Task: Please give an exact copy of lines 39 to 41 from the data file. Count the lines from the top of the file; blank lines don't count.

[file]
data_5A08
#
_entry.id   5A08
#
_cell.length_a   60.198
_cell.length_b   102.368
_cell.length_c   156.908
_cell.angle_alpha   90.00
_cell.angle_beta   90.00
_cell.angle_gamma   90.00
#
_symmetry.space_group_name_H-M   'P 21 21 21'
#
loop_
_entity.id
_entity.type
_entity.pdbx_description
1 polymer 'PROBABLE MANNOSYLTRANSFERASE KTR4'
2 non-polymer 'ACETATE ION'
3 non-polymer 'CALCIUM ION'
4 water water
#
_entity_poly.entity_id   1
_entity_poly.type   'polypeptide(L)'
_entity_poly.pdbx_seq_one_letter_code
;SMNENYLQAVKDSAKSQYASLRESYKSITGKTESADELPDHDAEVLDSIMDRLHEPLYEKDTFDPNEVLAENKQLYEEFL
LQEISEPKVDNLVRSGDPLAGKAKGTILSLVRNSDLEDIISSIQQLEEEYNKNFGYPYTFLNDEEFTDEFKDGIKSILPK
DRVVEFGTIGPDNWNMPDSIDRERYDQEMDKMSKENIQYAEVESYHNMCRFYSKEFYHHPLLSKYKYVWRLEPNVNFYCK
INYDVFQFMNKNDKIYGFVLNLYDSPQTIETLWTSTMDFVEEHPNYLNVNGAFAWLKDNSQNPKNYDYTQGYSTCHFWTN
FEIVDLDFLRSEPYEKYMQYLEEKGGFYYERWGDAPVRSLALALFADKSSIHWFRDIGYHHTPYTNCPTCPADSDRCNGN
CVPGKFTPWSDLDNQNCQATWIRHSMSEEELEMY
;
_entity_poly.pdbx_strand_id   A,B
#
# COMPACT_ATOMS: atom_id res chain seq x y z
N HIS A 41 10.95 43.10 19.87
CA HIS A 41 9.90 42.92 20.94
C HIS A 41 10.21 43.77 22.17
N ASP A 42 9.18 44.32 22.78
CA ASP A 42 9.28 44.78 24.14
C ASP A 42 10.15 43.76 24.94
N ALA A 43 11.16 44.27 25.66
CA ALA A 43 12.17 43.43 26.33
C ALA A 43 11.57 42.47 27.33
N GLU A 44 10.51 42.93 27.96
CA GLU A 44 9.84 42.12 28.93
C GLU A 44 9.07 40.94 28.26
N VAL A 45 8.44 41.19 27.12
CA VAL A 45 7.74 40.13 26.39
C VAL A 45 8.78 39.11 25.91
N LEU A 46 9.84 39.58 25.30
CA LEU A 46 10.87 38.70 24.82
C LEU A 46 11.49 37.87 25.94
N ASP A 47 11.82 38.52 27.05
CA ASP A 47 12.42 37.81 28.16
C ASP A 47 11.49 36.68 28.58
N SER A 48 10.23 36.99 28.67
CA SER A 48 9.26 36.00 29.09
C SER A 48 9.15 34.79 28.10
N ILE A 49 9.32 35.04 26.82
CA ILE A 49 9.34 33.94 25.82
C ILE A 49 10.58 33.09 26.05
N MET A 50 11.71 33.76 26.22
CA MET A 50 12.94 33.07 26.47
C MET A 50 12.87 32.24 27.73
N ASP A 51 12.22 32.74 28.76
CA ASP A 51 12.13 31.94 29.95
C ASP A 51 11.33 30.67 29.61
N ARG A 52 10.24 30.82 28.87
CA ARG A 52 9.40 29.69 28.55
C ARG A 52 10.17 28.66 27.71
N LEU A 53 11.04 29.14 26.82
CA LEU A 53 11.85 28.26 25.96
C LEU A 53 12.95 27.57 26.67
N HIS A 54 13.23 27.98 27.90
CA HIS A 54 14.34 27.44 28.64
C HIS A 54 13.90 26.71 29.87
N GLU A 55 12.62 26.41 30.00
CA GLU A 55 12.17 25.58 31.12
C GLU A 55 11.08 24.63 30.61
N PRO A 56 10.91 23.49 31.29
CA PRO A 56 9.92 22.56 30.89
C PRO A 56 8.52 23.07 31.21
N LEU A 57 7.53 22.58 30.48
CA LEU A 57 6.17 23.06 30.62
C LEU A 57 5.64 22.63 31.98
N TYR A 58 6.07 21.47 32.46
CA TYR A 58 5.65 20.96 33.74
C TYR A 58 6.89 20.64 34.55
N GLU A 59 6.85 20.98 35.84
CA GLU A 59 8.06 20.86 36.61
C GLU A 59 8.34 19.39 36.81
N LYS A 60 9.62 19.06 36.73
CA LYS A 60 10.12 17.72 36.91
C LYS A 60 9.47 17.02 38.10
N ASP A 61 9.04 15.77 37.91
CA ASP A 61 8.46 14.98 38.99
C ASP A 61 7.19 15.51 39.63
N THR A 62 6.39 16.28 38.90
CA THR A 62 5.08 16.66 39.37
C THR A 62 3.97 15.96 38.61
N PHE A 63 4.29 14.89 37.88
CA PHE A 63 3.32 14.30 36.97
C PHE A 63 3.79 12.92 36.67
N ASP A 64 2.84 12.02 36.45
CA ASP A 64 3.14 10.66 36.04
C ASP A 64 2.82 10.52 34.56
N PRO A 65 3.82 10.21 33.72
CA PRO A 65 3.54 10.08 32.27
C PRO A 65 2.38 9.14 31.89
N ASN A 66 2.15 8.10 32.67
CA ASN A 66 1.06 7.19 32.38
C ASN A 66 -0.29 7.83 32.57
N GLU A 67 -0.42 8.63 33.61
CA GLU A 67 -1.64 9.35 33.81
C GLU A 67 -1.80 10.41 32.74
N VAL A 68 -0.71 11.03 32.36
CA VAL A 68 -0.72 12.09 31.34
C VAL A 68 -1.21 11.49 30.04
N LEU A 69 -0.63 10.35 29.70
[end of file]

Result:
N ASP A 42 9.18 44.32 22.78
CA ASP A 42 9.28 44.78 24.14
C ASP A 42 10.15 43.76 24.94